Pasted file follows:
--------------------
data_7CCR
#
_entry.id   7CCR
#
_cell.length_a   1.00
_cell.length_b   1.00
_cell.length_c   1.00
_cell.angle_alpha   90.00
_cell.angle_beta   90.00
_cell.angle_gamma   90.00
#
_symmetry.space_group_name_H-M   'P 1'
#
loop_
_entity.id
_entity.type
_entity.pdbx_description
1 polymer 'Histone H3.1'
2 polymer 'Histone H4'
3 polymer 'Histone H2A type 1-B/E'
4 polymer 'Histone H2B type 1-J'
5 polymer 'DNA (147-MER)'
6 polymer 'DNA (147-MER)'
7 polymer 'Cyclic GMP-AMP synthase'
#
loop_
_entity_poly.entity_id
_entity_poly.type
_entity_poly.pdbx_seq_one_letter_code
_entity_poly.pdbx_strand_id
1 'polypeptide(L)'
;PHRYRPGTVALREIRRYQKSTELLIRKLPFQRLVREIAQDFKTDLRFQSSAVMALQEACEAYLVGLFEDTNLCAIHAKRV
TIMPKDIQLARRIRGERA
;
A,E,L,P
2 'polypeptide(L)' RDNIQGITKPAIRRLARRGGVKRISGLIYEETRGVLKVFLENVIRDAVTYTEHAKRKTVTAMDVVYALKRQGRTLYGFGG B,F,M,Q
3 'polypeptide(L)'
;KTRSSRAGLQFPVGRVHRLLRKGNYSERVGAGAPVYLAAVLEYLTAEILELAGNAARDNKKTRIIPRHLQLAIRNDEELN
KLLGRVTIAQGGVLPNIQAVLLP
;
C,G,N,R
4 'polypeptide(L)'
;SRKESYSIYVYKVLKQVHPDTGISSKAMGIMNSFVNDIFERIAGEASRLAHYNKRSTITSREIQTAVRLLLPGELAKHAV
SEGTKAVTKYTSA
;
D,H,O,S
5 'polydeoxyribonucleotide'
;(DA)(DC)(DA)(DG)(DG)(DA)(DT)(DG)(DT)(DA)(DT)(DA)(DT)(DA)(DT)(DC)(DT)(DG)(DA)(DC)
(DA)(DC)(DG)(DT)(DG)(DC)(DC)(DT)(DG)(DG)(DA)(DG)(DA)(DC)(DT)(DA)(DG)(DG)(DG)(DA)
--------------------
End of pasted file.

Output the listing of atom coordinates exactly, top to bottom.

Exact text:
data_7CCR
#
_entry.id   7CCR
#
_cell.length_a   1.00
_cell.length_b   1.00
_cell.length_c   1.00
_cell.angle_alpha   90.00
_cell.angle_beta   90.00
_cell.angle_gamma   90.00
#
_symmetry.space_group_name_H-M   'P 1'
#
loop_
_entity.id
_entity.type
_entity.pdbx_description
1 polymer 'Histone H3.1'
2 polymer 'Histone H4'
3 polymer 'Histone H2A type 1-B/E'
4 polymer 'Histone H2B type 1-J'
5 polymer 'DNA (147-MER)'
6 polymer 'DNA (147-MER)'
7 polymer 'Cyclic GMP-AMP synthase'
#
loop_
_entity_poly.entity_id
_entity_poly.type
_entity_poly.pdbx_seq_one_letter_code
_entity_poly.pdbx_strand_id
1 'polypeptide(L)'
;PHRYRPGTVALREIRRYQKSTELLIRKLPFQRLVREIAQDFKTDLRFQSSAVMALQEACEAYLVGLFEDTNLCAIHAKRV
TIMPKDIQLARRIRGERA
;
A,E,L,P
2 'polypeptide(L)' RDNIQGITKPAIRRLARRGGVKRISGLIYEETRGVLKVFLENVIRDAVTYTEHAKRKTVTAMDVVYALKRQGRTLYGFGG B,F,M,Q
3 'polypeptide(L)'
;KTRSSRAGLQFPVGRVHRLLRKGNYSERVGAGAPVYLAAVLEYLTAEILELAGNAARDNKKTRIIPRHLQLAIRNDEELN
KLLGRVTIAQGGVLPNIQAVLLP
;
C,G,N,R
4 'polypeptide(L)'
;SRKESYSIYVYKVLKQVHPDTGISSKAMGIMNSFVNDIFERIAGEASRLAHYNKRSTITSREIQTAVRLLLPGELAKHAV
SEGTKAVTKYTSA
;
D,H,O,S
5 'polydeoxyribonucleotide'
;(DA)(DC)(DA)(DG)(DG)(DA)(DT)(DG)(DT)(DA)(DT)(DA)(DT)(DA)(DT)(DC)(DT)(DG)(DA)(DC)
(DA)(DC)(DG)(DT)(DG)(DC)(DC)(DT)(DG)(DG)(DA)(DG)(DA)(DC)(DT)(DA)(DG)(DG)(DG)(DA)